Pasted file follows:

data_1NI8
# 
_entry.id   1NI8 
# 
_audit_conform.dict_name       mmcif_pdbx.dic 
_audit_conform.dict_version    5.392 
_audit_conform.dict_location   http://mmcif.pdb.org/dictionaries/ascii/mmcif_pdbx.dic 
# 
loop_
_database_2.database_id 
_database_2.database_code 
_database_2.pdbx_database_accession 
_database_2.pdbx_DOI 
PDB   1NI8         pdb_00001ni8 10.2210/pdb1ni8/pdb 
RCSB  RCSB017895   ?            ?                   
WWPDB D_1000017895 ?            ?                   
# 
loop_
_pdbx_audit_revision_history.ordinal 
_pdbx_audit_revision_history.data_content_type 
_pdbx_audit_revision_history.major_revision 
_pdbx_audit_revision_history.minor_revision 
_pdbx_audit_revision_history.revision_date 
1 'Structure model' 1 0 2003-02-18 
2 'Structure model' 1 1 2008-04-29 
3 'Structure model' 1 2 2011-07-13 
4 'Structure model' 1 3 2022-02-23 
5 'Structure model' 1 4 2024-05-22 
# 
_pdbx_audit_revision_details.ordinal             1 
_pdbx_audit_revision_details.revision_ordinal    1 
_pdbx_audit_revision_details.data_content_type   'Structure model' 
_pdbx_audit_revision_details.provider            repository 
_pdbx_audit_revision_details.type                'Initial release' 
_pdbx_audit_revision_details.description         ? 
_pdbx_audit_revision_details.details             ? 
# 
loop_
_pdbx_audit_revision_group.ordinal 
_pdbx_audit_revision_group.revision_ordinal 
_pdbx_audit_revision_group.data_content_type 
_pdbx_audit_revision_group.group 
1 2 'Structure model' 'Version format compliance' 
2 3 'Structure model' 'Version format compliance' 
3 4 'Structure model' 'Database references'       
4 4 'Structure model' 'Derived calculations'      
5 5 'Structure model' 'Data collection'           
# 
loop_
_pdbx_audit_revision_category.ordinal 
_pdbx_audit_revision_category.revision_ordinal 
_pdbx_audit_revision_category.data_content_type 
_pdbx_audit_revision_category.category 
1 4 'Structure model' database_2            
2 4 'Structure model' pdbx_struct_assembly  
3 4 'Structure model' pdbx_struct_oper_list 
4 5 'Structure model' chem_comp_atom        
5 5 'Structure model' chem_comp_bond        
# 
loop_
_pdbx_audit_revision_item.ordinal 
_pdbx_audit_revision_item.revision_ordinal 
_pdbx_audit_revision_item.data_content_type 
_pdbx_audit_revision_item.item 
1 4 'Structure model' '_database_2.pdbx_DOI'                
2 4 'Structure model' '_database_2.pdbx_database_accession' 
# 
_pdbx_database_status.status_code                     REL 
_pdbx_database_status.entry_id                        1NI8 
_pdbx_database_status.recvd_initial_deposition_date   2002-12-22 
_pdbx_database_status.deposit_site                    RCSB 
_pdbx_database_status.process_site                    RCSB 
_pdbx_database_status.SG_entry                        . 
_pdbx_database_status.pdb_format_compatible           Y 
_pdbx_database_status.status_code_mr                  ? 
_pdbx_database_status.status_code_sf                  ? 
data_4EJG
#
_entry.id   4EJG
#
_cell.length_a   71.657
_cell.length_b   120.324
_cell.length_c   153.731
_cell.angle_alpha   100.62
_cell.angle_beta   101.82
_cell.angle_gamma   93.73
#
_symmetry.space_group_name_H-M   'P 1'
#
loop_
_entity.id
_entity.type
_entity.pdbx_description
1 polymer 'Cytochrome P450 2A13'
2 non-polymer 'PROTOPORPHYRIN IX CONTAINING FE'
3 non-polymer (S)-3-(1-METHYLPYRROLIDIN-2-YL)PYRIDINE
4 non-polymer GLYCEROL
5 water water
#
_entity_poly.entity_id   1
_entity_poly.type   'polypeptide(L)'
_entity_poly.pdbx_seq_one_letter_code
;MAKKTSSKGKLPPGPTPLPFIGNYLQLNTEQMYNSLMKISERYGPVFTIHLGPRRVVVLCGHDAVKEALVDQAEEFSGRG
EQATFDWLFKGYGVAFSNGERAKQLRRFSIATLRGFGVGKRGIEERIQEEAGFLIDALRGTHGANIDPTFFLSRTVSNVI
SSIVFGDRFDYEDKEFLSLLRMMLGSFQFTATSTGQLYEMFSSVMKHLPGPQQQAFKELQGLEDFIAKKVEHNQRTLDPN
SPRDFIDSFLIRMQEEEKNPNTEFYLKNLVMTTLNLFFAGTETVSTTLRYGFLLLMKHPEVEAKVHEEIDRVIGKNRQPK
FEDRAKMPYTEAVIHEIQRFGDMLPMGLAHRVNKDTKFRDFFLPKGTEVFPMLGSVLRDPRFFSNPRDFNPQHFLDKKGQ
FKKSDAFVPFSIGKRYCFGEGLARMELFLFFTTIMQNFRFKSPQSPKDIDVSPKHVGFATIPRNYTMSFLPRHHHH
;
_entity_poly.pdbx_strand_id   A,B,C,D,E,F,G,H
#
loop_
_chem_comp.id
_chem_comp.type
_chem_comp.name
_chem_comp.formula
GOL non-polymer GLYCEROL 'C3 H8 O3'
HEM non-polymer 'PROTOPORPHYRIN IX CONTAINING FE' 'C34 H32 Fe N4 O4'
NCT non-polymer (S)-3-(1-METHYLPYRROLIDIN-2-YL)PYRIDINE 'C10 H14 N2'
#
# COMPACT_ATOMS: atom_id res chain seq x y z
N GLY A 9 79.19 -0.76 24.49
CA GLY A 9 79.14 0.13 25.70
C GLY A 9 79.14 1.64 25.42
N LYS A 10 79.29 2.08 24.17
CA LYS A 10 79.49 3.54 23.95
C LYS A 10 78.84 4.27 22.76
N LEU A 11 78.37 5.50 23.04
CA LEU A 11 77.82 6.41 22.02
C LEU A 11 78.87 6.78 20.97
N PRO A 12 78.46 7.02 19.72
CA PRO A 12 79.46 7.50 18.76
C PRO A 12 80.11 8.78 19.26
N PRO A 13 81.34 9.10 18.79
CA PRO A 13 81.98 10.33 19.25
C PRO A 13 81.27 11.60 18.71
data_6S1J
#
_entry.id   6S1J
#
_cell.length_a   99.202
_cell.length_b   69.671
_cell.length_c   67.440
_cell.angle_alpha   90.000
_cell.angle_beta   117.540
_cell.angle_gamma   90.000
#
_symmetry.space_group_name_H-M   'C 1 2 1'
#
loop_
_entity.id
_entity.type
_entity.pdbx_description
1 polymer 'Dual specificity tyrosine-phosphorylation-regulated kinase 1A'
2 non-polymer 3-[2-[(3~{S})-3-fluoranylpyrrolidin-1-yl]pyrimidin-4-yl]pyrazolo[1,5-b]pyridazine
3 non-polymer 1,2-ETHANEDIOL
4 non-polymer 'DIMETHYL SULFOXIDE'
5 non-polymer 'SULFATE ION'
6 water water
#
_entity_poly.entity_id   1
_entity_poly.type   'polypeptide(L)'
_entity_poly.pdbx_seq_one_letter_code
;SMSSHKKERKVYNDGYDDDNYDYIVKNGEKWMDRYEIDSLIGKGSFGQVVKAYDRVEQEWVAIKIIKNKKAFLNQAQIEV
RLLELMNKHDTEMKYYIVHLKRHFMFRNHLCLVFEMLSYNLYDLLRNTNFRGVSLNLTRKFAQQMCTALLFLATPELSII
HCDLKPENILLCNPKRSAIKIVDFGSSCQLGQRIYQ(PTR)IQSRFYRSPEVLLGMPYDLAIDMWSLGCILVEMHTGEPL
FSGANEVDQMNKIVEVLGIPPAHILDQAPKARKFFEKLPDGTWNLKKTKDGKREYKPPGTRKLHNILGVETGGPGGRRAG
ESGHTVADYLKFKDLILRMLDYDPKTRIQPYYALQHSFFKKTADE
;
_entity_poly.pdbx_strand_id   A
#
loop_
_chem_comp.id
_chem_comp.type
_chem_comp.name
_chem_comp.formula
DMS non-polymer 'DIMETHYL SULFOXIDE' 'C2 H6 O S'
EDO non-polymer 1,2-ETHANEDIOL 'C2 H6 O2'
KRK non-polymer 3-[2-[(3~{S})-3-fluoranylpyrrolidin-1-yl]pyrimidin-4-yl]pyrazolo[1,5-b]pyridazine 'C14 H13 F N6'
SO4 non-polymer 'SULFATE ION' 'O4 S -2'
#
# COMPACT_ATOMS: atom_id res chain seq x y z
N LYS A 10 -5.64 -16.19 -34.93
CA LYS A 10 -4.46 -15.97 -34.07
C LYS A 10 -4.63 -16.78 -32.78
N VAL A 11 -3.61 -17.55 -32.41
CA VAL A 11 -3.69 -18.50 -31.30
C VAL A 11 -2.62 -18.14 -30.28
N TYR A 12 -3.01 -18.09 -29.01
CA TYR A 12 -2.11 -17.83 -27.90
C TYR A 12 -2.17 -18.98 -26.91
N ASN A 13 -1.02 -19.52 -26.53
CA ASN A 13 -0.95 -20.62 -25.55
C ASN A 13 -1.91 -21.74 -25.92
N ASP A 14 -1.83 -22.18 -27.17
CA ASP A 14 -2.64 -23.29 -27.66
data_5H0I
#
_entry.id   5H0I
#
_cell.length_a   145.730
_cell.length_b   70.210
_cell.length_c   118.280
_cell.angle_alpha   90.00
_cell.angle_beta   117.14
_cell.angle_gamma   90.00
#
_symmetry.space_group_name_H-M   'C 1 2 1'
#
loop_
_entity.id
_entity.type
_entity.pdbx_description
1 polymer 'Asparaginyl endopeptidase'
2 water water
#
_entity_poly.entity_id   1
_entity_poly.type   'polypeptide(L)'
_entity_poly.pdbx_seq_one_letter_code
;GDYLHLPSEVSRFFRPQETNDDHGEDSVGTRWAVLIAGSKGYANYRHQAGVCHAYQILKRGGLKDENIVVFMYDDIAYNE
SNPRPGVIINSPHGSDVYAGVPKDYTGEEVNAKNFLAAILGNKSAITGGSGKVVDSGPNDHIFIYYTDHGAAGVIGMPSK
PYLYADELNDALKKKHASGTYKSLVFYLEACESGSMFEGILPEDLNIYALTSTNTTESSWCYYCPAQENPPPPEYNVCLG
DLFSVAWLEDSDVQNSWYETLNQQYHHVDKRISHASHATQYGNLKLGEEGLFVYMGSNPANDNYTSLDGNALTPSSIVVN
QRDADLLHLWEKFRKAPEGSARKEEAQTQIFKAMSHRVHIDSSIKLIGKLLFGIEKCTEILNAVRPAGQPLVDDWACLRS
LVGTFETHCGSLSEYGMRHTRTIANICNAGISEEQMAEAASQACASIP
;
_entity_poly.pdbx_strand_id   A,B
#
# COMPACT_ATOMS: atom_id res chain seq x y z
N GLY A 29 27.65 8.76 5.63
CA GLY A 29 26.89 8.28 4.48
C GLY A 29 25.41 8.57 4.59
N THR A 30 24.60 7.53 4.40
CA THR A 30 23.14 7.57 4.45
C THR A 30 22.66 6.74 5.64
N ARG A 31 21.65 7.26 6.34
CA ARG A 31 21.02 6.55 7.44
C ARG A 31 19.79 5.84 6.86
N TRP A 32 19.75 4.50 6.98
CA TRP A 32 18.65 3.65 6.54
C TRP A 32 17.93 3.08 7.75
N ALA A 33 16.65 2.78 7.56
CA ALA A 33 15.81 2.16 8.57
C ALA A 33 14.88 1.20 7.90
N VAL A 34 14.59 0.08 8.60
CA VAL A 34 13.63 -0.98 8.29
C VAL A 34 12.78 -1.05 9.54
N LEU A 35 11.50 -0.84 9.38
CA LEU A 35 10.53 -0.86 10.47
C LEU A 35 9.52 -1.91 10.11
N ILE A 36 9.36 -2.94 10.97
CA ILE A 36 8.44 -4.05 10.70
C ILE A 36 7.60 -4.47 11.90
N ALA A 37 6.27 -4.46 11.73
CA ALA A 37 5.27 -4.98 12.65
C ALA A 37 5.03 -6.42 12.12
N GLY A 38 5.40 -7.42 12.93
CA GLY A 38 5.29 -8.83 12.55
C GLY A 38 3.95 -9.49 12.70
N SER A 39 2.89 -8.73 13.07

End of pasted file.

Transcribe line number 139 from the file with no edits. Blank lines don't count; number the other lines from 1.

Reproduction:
_entry.id   6S1J